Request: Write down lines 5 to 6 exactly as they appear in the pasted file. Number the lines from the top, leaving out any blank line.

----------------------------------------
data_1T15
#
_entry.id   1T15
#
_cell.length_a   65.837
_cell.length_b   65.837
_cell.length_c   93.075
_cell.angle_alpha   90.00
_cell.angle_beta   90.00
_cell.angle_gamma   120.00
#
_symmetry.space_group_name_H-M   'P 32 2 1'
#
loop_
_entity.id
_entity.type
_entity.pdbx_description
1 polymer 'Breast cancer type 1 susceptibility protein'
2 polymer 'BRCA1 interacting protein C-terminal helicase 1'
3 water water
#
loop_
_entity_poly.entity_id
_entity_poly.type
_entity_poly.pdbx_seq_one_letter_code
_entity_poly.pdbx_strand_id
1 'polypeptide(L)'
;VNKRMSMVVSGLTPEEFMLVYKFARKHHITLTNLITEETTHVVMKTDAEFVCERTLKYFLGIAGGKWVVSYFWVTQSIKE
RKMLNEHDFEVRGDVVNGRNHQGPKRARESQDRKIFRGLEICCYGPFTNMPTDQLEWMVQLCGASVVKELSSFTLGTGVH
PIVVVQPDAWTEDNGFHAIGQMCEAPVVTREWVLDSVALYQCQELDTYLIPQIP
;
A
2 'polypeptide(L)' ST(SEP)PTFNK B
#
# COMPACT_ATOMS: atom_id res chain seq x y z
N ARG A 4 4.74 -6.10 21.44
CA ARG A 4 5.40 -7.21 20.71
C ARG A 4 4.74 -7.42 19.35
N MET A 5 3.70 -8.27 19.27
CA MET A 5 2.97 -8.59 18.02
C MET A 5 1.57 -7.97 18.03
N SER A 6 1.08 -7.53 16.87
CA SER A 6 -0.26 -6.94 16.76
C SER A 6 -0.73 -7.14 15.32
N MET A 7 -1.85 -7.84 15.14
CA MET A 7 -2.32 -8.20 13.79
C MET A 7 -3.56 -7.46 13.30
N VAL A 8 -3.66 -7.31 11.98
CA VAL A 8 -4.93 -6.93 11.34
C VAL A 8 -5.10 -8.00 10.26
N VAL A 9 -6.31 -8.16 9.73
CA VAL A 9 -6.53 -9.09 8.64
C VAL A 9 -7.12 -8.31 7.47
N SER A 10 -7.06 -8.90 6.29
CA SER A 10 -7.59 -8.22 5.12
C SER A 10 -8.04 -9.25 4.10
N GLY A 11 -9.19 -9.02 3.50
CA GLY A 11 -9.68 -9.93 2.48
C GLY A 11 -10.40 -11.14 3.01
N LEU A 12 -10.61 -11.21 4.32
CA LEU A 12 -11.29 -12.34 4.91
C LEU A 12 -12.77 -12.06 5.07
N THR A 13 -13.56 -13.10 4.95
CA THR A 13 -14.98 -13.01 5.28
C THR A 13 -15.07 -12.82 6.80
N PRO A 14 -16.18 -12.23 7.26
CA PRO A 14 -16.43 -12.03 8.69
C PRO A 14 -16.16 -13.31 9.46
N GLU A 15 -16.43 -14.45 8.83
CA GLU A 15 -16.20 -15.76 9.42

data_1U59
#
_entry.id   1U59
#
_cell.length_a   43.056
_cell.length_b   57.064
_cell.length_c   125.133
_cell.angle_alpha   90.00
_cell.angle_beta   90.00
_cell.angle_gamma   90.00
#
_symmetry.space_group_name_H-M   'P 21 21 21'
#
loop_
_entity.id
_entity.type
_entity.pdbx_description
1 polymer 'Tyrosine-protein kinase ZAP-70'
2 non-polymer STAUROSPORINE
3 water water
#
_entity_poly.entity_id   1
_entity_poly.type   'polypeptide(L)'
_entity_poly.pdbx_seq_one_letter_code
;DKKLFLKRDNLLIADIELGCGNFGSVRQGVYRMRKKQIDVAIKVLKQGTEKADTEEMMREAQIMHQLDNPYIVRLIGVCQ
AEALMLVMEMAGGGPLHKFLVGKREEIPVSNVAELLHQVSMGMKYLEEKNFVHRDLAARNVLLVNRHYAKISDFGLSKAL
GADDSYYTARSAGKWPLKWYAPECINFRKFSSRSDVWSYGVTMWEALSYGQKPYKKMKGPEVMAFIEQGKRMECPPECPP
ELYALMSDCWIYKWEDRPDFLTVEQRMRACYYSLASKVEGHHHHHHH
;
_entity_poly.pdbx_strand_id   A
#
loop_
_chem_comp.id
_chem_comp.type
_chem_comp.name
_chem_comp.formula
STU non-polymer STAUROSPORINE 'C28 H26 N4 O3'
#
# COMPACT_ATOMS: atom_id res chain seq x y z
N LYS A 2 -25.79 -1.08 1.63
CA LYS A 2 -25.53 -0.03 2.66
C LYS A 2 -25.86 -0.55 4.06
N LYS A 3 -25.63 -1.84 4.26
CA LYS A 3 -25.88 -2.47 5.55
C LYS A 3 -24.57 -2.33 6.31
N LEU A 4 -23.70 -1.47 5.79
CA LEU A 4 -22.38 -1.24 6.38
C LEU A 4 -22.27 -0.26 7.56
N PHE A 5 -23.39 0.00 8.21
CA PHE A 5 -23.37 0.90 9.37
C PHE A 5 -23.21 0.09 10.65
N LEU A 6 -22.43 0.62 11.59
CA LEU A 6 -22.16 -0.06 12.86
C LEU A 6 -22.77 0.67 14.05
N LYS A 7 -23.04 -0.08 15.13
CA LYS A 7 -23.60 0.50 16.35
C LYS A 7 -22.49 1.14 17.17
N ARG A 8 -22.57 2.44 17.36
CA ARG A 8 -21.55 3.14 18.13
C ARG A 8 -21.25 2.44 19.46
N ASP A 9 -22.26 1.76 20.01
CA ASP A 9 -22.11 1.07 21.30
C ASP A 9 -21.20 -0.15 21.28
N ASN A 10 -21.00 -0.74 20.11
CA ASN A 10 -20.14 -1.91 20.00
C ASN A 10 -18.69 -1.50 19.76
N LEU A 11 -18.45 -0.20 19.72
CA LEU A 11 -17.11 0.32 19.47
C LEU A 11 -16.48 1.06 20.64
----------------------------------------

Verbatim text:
_cell.length_a   65.837
_cell.length_b   65.837